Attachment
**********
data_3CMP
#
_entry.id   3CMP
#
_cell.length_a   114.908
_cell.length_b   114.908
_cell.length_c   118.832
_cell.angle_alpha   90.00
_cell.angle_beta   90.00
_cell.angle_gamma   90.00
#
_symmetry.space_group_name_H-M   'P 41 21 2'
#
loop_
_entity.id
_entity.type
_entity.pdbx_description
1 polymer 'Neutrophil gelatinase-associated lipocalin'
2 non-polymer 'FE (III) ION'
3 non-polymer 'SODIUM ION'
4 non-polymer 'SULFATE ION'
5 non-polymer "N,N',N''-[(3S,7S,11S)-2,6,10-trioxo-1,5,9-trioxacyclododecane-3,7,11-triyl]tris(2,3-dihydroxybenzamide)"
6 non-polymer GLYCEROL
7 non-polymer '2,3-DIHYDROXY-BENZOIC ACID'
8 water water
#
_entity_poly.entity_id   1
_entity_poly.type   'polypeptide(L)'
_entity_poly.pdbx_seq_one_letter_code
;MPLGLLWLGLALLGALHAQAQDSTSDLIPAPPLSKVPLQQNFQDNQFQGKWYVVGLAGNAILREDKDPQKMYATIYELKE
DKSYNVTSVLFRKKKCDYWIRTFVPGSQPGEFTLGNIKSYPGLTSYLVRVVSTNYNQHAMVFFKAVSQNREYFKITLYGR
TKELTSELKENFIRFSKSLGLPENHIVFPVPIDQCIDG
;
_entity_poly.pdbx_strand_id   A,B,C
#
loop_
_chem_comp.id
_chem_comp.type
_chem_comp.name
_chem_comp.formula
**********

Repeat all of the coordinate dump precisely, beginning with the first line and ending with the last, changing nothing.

data_3CMP
#
_entry.id   3CMP
#
_cell.length_a   114.908
_cell.length_b   114.908
_cell.length_c   118.832
_cell.angle_alpha   90.00
_cell.angle_beta   90.00
_cell.angle_gamma   90.00
#
_symmetry.space_group_name_H-M   'P 41 21 2'
#
loop_
_entity.id
_entity.type
_entity.pdbx_description
1 polymer 'Neutrophil gelatinase-associated lipocalin'
2 non-polymer 'FE (III) ION'
3 non-polymer 'SODIUM ION'
4 non-polymer 'SULFATE ION'
5 non-polymer "N,N',N''-[(3S,7S,11S)-2,6,10-trioxo-1,5,9-trioxacyclododecane-3,7,11-triyl]tris(2,3-dihydroxybenzamide)"
6 non-polymer GLYCEROL
7 non-polymer '2,3-DIHYDROXY-BENZOIC ACID'
8 water water
#
_entity_poly.entity_id   1
_entity_poly.type   'polypeptide(L)'
_entity_poly.pdbx_seq_one_letter_code
;MPLGLLWLGLALLGALHAQAQDSTSDLIPAPPLSKVPLQQNFQDNQFQGKWYVVGLAGNAILREDKDPQKMYATIYELKE
DKSYNVTSVLFRKKKCDYWIRTFVPGSQPGEFTLGNIKSYPGLTSYLVRVVSTNYNQHAMVFFKAVSQNREYFKITLYGR
TKELTSELKENFIRFSKSLGLPENHIVFPVPIDQCIDG
;
_entity_poly.pdbx_strand_id   A,B,C
#
loop_
_chem_comp.id
_chem_comp.type
_chem_comp.name
_chem_comp.formula